Written by Courtney McHill, United Methodist Pastor
Bible Background I just started reading the book, “A Path Appears,” by Nicholas Kristof and Sheryl WuDunn. The entire premise of the book is to highlight stories of people caring about other people and creating paths of opportunity. They write in the first pages of the book, “We decided that our focus should be on expanding opportunity worldwide, because talent is universal, but opportunity is not.” At the point that I write this, I have only gotten a few chapters in but I was so moved by the first pages I had to put it down to marinate in what people are doing all over the world. They have already highlighted at least six people that started small in giving to others in the world and have completely transformed lives. These are everyday people like you and me who have said yes to creating new life in places where it seems like it wouldn’t make a difference. One little girl raises money for water for her ninth birthday. One woman sends $250 dollars to Zimbabwe to make sure a little girl gets corrective measures for clubfoot. And that is just two stories!
I then put down my book and looked at Facebook. This was a mistake. All over Facebook, there seemed to be such turmoil. Prayers for Nepal and the death count up. Prayers for Baltimore. Prayers for the continued struggle to recognize racism and inequality. Prayers for the supreme court who get to make decisions about who can get married. Etc. What my new perspective from the book helped me to do, however, was to look for where opportunities are rising to be part of new life. Beyond the death in Nepal, there are direct ways to contribute to our brothers and sisters, financially and otherwise. Beyond the riots in Baltimore, hundreds of clergy stepped forward to protest and link arms. Beyond the courts, people tell their love stories.
It is too easy to get sucked into death if we aren’t remembering that death doesn’t win. That is what our scripture is about today. As human beings, we sin (however you define the word). I think of sin as isolation from God and turned in the wrong direction. I have heard interesting definitions of sin lately. I have heard a colleague say that sin is choosing what is death rather than what produces life. Paul might have agreed with that definition. Either way, sin is away from God rather than turning back towards God (the root of repentance to literally “turn back”). We often preach this text as a baptism text and for good reason. But if we do that, we miss that Paul is calling us to choose life rather than death. Paul is calling us to walk with God in creating paths of opportunity for people and to live fully into who we are as children of God. If we are choosing life, we don’t have time for the fear that accompanies us in this world. If we are choosing to live fully, we have to be in community and relationship with God and each other. If we are choosing life, we don’t have time to obsess about minor day to day things but to live everyday as if we are more fully human, connecting to other humans.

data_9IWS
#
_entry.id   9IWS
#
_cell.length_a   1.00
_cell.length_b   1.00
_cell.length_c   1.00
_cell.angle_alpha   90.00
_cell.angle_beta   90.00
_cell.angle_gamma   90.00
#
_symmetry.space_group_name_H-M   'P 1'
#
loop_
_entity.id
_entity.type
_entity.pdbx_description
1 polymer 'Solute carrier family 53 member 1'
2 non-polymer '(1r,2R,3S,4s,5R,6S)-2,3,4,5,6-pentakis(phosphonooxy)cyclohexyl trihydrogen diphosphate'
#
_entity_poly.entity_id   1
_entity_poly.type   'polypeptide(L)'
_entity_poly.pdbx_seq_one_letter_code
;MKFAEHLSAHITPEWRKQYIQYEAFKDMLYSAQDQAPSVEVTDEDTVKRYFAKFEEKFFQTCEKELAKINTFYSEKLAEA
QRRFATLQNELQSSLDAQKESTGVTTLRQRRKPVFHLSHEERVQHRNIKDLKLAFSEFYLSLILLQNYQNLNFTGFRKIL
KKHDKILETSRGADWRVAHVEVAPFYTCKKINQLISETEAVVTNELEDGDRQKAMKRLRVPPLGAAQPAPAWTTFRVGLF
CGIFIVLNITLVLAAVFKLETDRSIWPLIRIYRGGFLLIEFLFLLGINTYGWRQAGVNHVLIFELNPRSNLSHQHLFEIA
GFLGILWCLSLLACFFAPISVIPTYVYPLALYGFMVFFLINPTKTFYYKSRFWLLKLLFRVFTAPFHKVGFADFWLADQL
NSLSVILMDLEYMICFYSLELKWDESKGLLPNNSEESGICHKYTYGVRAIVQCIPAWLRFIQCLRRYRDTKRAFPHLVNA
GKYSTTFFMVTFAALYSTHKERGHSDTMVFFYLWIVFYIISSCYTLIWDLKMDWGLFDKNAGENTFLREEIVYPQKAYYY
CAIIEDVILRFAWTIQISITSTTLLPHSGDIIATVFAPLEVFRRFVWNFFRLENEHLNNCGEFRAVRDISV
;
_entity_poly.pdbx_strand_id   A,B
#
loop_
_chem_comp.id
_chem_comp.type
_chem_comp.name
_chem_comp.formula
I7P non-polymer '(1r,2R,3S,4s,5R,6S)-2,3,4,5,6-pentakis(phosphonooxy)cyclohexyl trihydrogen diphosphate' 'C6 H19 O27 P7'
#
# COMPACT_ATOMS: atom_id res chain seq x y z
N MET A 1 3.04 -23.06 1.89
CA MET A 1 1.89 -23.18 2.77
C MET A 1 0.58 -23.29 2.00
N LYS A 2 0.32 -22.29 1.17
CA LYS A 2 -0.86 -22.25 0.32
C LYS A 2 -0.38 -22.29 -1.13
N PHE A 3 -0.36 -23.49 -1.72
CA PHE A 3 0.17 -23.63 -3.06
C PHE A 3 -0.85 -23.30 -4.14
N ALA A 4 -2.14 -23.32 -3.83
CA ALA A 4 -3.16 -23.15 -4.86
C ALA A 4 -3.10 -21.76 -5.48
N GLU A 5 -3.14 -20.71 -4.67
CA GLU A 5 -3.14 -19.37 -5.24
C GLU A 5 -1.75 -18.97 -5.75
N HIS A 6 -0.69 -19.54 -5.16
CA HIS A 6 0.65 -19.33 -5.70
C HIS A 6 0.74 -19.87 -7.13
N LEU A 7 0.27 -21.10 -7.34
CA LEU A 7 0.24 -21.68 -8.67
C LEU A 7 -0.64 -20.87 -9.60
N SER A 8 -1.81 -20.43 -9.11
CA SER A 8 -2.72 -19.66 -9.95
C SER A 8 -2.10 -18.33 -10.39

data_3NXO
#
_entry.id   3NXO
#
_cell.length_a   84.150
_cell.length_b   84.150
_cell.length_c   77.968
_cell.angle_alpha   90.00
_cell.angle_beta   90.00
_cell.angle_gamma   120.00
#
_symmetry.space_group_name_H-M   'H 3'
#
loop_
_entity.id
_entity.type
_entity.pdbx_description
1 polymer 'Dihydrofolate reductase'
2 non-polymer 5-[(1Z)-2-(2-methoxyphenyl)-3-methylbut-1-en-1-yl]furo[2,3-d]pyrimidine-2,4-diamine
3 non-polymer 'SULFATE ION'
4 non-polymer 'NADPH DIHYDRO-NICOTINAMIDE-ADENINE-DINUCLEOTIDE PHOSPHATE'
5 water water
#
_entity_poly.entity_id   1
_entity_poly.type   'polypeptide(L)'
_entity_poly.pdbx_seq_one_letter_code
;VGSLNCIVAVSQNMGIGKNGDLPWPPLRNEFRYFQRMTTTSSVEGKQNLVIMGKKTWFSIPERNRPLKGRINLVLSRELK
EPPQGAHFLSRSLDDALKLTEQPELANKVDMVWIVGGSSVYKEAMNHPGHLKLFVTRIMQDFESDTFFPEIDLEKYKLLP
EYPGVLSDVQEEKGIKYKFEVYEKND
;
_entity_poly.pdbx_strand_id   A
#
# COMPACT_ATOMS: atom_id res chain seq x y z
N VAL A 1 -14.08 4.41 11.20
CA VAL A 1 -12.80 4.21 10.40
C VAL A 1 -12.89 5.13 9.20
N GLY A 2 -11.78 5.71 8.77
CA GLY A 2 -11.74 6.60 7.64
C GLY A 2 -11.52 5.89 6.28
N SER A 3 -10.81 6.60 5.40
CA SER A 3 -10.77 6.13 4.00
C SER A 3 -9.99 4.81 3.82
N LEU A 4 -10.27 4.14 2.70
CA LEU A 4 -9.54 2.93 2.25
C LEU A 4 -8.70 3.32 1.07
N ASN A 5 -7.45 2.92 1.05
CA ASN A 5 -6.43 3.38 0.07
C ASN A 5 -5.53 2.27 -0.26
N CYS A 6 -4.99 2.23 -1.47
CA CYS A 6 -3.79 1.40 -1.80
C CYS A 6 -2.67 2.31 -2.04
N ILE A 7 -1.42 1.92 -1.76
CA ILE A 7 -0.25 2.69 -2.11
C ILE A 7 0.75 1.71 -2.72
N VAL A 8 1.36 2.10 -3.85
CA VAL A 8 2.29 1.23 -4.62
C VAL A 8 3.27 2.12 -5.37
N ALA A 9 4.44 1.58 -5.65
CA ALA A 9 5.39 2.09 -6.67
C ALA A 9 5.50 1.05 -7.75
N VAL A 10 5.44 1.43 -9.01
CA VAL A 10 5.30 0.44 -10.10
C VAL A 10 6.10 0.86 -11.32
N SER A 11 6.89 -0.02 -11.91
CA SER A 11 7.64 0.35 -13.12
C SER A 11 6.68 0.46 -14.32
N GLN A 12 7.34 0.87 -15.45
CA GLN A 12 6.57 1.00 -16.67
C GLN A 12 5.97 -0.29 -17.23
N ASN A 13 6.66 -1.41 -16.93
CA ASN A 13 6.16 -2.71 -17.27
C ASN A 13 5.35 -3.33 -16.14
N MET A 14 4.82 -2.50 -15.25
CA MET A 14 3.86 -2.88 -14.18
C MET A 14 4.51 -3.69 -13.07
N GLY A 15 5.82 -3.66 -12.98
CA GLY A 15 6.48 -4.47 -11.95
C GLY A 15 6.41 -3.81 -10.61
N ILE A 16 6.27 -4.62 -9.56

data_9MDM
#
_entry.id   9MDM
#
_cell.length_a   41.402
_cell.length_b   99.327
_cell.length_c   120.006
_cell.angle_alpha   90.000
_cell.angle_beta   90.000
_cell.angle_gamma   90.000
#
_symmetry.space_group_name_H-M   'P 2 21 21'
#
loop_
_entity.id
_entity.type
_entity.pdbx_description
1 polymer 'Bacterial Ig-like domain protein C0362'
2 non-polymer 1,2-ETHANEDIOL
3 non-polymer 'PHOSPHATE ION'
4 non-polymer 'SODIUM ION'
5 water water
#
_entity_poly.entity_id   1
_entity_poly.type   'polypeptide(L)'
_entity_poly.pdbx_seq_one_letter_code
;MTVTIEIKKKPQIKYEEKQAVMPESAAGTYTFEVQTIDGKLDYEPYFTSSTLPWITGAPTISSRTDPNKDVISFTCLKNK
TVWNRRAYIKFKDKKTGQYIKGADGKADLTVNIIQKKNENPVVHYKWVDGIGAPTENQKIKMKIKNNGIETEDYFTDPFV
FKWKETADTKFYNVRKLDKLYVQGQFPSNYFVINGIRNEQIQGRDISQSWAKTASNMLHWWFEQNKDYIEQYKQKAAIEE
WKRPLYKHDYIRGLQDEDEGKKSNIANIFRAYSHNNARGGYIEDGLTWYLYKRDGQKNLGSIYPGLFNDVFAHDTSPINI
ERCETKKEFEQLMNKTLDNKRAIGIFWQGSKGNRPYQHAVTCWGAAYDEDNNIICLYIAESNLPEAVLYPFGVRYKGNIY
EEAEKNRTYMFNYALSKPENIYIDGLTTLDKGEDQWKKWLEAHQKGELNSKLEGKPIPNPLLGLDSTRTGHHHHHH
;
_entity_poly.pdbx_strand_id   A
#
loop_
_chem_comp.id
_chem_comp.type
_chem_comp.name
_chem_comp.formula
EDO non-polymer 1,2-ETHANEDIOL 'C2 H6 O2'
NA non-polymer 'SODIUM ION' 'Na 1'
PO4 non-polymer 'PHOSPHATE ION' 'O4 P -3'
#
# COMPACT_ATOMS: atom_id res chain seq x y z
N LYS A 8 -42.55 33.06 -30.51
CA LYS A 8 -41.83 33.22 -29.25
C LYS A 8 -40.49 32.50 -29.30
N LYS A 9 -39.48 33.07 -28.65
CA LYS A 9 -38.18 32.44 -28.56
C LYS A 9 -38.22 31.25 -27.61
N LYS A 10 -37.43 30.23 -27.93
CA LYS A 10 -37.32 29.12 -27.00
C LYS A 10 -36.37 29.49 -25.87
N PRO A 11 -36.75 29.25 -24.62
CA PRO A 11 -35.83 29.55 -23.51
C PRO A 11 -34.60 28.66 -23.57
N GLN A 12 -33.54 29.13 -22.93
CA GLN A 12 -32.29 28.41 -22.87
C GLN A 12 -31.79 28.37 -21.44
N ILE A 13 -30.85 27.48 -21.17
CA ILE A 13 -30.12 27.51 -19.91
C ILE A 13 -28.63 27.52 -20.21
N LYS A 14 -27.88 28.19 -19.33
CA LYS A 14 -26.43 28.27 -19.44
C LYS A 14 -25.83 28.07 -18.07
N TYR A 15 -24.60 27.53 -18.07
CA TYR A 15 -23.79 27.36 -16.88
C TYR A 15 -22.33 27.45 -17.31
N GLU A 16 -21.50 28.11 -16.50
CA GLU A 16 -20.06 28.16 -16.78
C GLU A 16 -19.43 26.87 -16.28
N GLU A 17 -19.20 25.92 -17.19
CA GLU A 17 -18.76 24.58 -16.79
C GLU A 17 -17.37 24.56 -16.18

The bottom line is pretty clear. Christ did not just die but became more fully alive. Christ is our model. Death will not win because God is bigger than death. We are a people of life, alive to God.
“How we spend our days is, of course, how we spend our lives.” ― Annie Dillard
“The art of living… is neither careless drifting on the one hand nor fearful clinging to the past on the other. It consists in being sensitive to each moment, in regarding it as utterly new and unique, in having the mind open and wholly receptive.” ― Alan W. Watts
“Tell me, what is it you plan to do with your one wild and precious life?” ― Mary Oliver
Romans 6:1-14 (Message) 1-3 So what do we do? Keep on sinning so God can keep on forgiving? I should hope not! If we’ve left the country where sin is sovereign, how can we still live in our old house there? Or didn’t you realize we packed up and left there for good? That is what happened in baptism. When we went under the water, we left the old country of sin behind; when we came up out of the water, we entered into the new country of grace—a new life in a new land!
3-5 That’s what baptism into the life of Jesus means. When we are lowered into the water, it is like the burial of Jesus; when we are raised up out of the water, it is like the resurrection of Jesus. Each of us is raised into a light-filled world by our Father so that we can see where we’re going in our new grace-sovereign country.
6-11 Could it be any clearer? Our old way of life was nailed to the cross with Christ, a decisive end to that sin-miserable life—no longer at sin’s every beck and call! What we believe is this: If we get included in Christ’s sin-conquering death, we also get included in his life-saving resurrection. We know that when Jesus was raised from the dead it was a signal of the end of death-as-the-end. Never again will death have the last word. When Jesus died, he took sin down with him, but alive he brings God down to us. From now on, think of it this way: Sin speaks a dead language that means nothing to you; God speaks your mother tongue, and you hang on every word. You are dead to sin and alive to God. That’s what Jesus did.
12-14 That means you must not give sin a vote in the way you conduct your lives. Don’t give it the time of day. Don’t even run little errands that are connected with that old way of life. Throw yourselves wholeheartedly and full-time—remember, you’ve been raised from the dead!—into God’s way of doing things. Sin can’t tell you how to live. After all, you’re not living under that old tyranny any longer. You’re living in the freedom of God.
Questions for the Week
How would you define sin?
What drains life from you? What gives you life?
How can we more fully live into a life with God?